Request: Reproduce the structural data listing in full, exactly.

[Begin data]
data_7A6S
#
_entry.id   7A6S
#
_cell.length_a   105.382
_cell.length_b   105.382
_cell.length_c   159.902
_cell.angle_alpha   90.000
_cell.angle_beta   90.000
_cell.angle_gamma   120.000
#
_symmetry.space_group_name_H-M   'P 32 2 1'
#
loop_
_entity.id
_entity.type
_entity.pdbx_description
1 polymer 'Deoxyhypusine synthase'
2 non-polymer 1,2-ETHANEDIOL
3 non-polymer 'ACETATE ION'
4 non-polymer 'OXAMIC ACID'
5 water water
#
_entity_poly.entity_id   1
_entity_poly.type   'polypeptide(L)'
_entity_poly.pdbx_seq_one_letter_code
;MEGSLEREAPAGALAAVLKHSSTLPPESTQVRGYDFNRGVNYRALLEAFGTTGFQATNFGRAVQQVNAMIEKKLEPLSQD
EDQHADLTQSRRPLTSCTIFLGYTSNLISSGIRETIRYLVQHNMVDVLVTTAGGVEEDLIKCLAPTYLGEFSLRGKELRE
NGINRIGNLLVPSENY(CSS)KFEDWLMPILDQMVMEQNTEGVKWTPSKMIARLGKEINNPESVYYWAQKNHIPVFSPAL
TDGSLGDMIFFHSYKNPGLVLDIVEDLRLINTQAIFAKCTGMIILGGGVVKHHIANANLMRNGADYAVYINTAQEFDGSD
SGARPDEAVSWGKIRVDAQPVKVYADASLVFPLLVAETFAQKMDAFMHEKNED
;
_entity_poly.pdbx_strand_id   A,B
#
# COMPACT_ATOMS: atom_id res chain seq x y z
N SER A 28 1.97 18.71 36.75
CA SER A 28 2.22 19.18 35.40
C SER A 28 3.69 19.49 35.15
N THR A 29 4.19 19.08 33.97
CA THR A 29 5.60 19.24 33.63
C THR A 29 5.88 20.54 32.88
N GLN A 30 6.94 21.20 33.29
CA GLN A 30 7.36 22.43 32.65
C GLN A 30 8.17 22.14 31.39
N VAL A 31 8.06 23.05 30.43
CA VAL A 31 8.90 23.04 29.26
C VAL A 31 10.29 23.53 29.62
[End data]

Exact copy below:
data_7A6S
#
_entry.id   7A6S
#
_cell.length_a   105.382
_cell.length_b   105.382
_cell.length_c   159.902
_cell.angle_alpha   90.000
_cell.angle_beta   90.000
_cell.angle_gamma   120.000
#
_symmetry.space_group_name_H-M   'P 32 2 1'
#
loop_
_entity.id
_entity.type
_entity.pdbx_description
1 polymer 'Deoxyhypusine synthase'
2 non-polymer 1,2-ETHANEDIOL
3 non-polymer 'ACETATE ION'
4 non-polymer 'OXAMIC ACID'
5 water water
#
_entity_poly.entity_id   1
_entity_poly.type   'polypeptide(L)'
_entity_poly.pdbx_seq_one_letter_code
;MEGSLEREAPAGALAAVLKHSSTLPPESTQVRGYDFNRGVNYRALLEAFGTTGFQATNFGRAVQQVNAMIEKKLEPLSQD
EDQHADLTQSRRPLTSCTIFLGYTSNLISSGIRETIRYLVQHNMVDVLVTTAGGVEEDLIKCLAPTYLGEFSLRGKELRE
NGINRIGNLLVPSENY(CSS)KFEDWLMPILDQMVMEQNTEGVKWTPSKMIARLGKEINNPESVYYWAQKNHIPVFSPAL
TDGSLGDMIFFHSYKNPGLVLDIVEDLRLINTQAIFAKCTGMIILGGGVVKHHIANANLMRNGADYAVYINTAQEFDGSD
SGARPDEAVSWGKIRVDAQPVKVYADASLVFPLLVAETFAQKMDAFMHEKNED
;
_entity_poly.pdbx_strand_id   A,B
#
# COMPACT_ATOMS: atom_id res chain seq x y z
N SER A 28 1.97 18.71 36.75
CA SER A 28 2.22 19.18 35.40
C SER A 28 3.69 19.49 35.15
N THR A 29 4.19 19.08 33.97
CA THR A 29 5.60 19.24 33.63
C THR A 29 5.88 20.54 32.88
N GLN A 30 6.94 21.20 33.29
CA GLN A 30 7.36 22.43 32.65
C GLN A 30 8.17 22.14 31.39
N VAL A 31 8.06 23.05 30.43
CA VAL A 31 8.90 23.04 29.26
C VAL A 31 10.29 23.53 29.62